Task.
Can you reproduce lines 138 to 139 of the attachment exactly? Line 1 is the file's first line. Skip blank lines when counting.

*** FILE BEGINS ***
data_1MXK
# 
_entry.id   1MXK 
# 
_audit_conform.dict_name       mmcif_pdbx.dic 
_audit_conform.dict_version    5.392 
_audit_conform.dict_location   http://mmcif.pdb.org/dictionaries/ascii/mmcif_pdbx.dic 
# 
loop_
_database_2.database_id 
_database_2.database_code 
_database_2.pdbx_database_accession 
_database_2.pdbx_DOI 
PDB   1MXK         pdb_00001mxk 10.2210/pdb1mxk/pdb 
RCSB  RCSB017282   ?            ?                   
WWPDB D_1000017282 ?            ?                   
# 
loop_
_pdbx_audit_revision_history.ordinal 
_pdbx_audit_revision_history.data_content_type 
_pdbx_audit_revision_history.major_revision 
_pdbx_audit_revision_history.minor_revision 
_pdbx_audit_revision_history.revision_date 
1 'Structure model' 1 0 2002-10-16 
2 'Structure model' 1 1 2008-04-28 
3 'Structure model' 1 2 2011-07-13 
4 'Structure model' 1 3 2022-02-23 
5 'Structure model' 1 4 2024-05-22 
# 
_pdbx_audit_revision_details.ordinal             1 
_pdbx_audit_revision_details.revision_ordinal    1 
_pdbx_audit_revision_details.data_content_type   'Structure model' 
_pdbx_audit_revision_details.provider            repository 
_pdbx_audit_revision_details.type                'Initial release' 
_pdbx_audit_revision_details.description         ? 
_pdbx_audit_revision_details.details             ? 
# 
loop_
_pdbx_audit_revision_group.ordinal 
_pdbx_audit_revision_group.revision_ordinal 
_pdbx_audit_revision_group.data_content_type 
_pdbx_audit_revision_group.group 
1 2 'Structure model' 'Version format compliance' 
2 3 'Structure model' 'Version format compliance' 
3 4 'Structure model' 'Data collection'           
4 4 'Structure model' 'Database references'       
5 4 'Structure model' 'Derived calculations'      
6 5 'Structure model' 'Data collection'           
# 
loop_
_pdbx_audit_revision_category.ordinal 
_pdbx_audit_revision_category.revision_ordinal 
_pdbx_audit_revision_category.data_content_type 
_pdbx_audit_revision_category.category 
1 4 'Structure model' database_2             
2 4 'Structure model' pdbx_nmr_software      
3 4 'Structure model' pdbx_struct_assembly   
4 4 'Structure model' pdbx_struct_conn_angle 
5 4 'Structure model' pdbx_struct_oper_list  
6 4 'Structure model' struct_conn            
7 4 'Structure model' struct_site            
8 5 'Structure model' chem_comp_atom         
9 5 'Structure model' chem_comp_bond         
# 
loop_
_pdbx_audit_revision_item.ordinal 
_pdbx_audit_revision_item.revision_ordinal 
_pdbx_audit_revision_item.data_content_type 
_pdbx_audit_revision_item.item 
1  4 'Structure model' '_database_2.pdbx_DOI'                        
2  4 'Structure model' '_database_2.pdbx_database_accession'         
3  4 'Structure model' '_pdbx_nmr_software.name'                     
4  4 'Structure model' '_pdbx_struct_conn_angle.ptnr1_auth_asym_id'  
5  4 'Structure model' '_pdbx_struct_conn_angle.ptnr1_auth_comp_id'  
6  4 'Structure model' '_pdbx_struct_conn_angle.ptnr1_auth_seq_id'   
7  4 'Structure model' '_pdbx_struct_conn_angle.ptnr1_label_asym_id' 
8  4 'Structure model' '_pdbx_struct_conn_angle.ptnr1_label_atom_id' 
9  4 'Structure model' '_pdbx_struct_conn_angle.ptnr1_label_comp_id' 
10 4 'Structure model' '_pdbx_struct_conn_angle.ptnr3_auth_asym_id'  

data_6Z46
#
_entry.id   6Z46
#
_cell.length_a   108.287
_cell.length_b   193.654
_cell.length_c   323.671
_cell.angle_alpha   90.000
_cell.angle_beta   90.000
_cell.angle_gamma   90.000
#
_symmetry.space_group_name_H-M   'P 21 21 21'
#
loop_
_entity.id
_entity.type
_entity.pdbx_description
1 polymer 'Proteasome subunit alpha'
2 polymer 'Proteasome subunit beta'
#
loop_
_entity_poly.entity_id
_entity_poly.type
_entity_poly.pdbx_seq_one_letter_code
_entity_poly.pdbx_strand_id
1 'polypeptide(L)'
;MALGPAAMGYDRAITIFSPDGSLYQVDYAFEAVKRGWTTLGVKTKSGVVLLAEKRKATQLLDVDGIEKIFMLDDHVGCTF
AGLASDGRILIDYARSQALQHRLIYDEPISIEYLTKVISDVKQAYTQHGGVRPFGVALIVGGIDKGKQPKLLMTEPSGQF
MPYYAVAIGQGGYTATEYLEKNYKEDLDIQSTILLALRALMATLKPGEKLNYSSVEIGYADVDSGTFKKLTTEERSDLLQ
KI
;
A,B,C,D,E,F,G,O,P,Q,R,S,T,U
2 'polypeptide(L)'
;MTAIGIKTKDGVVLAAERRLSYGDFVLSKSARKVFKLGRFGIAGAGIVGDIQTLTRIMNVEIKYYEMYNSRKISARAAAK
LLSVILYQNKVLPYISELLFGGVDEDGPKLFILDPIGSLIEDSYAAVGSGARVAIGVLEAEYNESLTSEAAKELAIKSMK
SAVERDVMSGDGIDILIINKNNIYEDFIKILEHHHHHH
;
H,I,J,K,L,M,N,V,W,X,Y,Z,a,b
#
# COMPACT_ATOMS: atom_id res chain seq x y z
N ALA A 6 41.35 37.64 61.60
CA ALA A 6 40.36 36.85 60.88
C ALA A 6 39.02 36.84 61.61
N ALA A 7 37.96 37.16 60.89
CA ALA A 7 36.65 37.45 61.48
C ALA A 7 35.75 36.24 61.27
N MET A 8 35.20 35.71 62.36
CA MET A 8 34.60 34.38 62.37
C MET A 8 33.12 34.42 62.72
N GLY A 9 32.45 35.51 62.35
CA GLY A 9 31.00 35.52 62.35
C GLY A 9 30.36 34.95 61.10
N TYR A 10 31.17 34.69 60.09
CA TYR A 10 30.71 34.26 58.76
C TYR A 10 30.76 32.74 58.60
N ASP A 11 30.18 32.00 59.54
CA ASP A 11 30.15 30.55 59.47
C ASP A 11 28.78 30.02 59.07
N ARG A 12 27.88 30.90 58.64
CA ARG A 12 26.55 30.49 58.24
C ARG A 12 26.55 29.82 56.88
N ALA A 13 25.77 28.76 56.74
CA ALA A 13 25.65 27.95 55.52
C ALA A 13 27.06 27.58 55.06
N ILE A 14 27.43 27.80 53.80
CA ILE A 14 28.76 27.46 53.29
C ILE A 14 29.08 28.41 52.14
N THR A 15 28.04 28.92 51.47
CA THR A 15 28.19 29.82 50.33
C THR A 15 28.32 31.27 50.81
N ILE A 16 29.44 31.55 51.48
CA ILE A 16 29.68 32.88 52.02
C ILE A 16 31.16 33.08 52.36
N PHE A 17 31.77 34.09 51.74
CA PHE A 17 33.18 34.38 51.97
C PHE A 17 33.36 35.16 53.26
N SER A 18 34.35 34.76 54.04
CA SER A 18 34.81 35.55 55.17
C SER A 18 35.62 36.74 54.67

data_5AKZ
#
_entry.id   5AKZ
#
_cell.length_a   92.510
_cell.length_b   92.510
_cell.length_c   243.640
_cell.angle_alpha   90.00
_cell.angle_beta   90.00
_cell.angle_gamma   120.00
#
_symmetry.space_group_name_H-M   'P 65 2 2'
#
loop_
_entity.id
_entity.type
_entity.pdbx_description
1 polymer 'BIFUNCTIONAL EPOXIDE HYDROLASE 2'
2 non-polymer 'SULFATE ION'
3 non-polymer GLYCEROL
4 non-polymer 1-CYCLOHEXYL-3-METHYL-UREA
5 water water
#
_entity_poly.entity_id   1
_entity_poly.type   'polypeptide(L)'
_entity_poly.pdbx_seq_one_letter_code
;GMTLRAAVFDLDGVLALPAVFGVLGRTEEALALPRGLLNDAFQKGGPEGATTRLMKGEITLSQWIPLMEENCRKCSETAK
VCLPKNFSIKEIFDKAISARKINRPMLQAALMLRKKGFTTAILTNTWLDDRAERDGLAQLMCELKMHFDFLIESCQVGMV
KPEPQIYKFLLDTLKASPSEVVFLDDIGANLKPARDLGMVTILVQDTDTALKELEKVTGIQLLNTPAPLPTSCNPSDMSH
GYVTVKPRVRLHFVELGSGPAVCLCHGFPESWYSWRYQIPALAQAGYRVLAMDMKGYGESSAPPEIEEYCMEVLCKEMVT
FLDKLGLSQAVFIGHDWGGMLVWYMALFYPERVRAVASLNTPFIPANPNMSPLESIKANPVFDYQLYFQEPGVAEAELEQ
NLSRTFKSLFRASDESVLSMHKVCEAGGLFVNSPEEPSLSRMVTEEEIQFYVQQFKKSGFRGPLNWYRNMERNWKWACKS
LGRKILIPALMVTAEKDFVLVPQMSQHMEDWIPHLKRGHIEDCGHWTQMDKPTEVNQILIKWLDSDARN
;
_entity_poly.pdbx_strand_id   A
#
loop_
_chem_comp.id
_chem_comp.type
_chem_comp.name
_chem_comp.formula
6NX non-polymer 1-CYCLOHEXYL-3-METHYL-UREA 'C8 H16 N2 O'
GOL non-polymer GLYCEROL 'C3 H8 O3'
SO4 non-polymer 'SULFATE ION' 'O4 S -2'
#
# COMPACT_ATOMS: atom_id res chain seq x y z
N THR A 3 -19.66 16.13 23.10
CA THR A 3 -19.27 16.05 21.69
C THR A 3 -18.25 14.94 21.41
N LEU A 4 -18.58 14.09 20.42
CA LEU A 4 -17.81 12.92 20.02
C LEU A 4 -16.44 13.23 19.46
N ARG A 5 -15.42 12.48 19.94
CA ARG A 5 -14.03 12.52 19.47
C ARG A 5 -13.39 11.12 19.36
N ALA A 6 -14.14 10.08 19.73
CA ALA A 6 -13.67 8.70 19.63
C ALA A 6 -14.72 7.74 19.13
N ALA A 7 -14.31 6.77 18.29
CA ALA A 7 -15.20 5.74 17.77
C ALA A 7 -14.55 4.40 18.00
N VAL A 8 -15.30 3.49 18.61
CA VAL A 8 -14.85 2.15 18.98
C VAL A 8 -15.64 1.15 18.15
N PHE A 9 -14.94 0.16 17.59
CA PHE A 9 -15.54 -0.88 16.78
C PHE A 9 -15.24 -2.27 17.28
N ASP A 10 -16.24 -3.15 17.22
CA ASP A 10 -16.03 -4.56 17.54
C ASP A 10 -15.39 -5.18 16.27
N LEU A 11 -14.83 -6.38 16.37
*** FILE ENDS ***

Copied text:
N ARG A 12 27.88 30.90 58.64
CA ARG A 12 26.55 30.49 58.24